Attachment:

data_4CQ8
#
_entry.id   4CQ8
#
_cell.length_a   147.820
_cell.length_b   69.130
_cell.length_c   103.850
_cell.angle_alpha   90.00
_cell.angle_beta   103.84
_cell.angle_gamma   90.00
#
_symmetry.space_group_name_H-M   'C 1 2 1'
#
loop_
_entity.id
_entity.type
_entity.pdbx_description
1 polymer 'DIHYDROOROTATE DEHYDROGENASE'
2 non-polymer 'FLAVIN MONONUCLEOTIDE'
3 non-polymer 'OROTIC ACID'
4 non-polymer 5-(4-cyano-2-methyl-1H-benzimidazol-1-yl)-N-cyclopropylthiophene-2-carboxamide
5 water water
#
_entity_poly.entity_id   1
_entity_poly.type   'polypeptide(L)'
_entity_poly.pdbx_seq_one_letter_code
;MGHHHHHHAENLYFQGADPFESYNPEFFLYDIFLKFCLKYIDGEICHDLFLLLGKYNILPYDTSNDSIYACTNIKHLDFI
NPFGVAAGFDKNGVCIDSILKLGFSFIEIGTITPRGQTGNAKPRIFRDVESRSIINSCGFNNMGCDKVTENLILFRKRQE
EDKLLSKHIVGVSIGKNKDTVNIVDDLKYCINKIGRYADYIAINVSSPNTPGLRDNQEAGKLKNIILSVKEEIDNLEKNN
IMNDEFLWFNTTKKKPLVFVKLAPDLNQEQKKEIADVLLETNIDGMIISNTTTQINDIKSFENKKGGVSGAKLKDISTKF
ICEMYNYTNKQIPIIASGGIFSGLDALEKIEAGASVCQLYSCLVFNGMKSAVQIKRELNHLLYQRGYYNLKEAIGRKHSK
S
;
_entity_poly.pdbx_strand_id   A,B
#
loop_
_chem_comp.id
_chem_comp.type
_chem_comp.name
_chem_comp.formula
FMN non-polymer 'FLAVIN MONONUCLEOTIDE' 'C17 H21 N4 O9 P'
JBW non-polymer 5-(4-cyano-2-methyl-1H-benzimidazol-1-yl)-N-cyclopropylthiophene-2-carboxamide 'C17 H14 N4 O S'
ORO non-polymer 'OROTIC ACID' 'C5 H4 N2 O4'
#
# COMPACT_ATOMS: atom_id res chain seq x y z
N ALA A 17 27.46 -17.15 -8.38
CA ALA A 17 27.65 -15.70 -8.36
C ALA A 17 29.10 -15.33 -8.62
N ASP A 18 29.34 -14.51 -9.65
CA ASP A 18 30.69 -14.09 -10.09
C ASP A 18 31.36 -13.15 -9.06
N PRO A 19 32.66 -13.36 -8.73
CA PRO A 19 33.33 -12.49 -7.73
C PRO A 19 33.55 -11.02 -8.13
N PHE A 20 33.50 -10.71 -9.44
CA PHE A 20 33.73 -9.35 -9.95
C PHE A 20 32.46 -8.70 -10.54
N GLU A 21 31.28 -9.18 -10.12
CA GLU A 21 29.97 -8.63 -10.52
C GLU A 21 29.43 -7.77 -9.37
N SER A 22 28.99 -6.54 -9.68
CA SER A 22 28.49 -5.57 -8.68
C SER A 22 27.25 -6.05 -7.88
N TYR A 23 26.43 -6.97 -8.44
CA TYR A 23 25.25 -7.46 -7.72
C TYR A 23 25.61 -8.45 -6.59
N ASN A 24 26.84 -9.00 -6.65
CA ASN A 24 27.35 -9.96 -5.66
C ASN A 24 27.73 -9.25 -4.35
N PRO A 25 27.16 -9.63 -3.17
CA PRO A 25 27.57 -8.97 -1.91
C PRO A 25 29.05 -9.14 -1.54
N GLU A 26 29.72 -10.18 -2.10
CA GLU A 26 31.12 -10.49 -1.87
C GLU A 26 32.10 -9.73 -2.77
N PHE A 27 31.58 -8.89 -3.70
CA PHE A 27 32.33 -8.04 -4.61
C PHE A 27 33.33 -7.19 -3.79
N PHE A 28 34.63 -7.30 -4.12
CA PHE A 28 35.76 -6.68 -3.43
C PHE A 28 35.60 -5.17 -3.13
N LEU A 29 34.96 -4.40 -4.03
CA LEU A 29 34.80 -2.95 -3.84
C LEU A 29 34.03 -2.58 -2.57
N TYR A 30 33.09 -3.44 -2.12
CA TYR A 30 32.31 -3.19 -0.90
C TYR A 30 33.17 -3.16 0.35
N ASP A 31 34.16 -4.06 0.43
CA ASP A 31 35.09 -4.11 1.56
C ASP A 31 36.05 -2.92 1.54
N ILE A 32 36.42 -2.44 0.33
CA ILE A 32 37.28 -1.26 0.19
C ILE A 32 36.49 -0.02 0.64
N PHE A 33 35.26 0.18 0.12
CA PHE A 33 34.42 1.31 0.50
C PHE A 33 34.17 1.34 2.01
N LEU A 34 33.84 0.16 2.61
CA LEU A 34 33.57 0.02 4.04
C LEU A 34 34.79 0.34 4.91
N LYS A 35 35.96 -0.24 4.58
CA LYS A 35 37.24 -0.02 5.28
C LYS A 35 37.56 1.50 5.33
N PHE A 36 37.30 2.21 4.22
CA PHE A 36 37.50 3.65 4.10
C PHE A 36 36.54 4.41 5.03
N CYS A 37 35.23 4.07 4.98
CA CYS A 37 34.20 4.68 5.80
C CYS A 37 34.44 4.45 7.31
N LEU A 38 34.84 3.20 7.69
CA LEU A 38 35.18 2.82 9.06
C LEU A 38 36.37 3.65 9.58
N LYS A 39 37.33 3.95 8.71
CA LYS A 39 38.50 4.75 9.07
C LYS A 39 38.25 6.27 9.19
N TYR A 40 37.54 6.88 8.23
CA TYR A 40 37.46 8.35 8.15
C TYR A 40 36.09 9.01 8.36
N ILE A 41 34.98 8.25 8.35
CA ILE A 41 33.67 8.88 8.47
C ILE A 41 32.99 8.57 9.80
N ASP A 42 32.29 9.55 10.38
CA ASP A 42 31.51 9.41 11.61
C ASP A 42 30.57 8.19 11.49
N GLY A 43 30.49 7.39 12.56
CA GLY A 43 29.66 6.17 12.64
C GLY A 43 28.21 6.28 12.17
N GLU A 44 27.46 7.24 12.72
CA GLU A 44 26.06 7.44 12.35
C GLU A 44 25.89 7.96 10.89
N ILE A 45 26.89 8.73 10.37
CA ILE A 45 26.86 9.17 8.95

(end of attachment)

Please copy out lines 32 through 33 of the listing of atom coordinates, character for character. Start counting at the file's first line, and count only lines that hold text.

S
;